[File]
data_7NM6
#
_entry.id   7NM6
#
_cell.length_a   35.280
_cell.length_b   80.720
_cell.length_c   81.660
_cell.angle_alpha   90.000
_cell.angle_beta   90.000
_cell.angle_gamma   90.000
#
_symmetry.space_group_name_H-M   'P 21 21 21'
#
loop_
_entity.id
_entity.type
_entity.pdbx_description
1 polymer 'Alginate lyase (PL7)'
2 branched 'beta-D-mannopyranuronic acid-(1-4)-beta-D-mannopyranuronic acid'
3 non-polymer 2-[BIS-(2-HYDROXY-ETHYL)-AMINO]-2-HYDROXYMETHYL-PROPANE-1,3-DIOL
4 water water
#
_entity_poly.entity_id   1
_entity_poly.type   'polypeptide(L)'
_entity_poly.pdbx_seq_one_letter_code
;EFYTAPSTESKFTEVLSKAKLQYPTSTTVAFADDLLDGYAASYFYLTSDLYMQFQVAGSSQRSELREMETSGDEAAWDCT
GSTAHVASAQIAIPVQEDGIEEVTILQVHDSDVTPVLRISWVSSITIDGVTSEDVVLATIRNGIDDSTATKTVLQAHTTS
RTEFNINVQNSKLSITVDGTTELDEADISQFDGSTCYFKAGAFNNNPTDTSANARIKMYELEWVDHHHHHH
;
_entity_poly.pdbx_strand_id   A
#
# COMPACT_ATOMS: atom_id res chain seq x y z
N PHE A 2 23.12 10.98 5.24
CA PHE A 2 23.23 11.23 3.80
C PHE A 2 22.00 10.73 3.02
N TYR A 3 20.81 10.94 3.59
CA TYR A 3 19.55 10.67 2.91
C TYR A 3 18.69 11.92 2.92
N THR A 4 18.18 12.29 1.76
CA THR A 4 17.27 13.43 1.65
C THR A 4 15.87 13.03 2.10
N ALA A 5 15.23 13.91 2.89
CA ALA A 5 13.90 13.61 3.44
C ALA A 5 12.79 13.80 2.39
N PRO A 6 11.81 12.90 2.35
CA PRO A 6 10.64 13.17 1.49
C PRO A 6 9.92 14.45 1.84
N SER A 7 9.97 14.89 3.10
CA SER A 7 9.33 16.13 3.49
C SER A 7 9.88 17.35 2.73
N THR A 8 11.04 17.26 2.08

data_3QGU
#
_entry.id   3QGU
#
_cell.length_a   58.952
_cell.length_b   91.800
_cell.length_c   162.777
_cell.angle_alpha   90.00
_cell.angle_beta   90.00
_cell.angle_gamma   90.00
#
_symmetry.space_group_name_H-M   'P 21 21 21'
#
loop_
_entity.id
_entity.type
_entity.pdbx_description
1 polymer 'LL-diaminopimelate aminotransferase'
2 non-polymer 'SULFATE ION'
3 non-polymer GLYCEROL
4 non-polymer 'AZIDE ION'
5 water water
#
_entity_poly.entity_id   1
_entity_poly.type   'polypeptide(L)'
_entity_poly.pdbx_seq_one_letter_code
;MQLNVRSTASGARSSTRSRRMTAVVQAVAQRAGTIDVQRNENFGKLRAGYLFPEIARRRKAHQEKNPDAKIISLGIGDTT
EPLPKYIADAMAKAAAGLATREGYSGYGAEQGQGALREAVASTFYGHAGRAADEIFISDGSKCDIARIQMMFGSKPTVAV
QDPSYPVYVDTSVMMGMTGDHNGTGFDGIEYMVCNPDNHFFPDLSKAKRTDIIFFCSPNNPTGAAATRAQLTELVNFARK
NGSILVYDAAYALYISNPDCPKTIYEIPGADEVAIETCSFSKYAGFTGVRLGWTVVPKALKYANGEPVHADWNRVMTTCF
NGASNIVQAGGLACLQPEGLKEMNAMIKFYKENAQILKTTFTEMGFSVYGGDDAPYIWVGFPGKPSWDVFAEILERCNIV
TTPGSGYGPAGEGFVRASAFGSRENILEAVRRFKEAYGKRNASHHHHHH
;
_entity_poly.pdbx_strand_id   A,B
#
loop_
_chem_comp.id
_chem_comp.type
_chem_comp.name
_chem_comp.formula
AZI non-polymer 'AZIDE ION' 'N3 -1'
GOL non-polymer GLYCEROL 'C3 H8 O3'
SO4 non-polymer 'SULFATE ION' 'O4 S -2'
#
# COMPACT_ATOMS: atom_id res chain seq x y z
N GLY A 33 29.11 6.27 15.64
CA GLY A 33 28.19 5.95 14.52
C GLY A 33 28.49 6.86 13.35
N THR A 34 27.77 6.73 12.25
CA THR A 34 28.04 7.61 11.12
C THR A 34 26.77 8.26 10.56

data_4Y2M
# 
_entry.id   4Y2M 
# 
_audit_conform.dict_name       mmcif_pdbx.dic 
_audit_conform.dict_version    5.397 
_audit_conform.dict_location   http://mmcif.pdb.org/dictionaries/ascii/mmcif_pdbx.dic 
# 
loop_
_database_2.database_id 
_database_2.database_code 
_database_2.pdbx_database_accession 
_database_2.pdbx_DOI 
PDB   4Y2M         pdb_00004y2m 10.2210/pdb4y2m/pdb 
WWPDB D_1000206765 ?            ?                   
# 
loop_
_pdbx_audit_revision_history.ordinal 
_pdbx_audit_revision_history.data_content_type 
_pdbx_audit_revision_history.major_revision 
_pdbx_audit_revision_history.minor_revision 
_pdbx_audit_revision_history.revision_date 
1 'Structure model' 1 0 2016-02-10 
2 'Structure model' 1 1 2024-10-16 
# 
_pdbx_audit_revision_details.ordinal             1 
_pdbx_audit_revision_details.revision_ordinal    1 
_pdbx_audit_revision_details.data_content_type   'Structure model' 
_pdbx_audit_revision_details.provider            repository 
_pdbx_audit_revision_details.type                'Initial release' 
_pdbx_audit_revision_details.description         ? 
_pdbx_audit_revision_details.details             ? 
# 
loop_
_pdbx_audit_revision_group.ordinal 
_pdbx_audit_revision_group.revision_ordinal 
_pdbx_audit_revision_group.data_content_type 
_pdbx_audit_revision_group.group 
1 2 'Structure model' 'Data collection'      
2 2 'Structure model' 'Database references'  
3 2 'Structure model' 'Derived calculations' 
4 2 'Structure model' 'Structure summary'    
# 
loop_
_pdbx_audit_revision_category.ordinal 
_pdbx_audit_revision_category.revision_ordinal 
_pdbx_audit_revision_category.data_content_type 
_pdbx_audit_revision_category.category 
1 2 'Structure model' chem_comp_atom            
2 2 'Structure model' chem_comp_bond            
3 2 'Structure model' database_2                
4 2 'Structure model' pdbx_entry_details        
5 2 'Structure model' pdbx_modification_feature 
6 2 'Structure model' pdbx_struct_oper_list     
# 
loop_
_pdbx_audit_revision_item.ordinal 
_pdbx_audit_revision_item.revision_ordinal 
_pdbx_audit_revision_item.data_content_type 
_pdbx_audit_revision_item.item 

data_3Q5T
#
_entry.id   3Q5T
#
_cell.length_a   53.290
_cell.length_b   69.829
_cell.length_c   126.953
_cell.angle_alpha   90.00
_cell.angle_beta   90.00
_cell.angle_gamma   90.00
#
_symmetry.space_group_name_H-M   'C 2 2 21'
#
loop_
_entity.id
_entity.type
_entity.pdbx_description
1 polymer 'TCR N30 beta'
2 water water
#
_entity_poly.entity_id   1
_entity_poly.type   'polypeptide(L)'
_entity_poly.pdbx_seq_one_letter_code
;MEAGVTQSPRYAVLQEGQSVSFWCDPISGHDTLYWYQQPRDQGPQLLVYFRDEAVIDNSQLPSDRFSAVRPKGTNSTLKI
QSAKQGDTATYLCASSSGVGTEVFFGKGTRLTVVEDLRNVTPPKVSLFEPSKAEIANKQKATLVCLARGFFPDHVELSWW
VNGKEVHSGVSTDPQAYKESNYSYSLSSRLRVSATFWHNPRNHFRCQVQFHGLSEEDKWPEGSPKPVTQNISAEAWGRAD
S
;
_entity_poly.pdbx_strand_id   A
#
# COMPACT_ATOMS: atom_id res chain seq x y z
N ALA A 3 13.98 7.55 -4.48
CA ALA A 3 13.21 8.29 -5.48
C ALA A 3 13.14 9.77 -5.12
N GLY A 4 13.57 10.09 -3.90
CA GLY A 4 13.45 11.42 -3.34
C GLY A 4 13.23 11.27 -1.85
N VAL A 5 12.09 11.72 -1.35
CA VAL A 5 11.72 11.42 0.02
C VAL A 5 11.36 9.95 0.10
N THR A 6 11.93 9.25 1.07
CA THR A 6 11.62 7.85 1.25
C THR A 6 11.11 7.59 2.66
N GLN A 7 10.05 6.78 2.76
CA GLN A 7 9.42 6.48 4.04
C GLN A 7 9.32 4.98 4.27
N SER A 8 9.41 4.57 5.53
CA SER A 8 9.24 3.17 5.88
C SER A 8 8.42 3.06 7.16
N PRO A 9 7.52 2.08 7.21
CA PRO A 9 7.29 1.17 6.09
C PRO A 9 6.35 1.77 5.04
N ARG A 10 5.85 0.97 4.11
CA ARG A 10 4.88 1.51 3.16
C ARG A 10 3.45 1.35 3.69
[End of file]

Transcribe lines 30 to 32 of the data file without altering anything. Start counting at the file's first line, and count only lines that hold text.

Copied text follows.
_entity_poly.pdbx_strand_id   A
#
# COMPACT_ATOMS: atom_id res chain seq x y z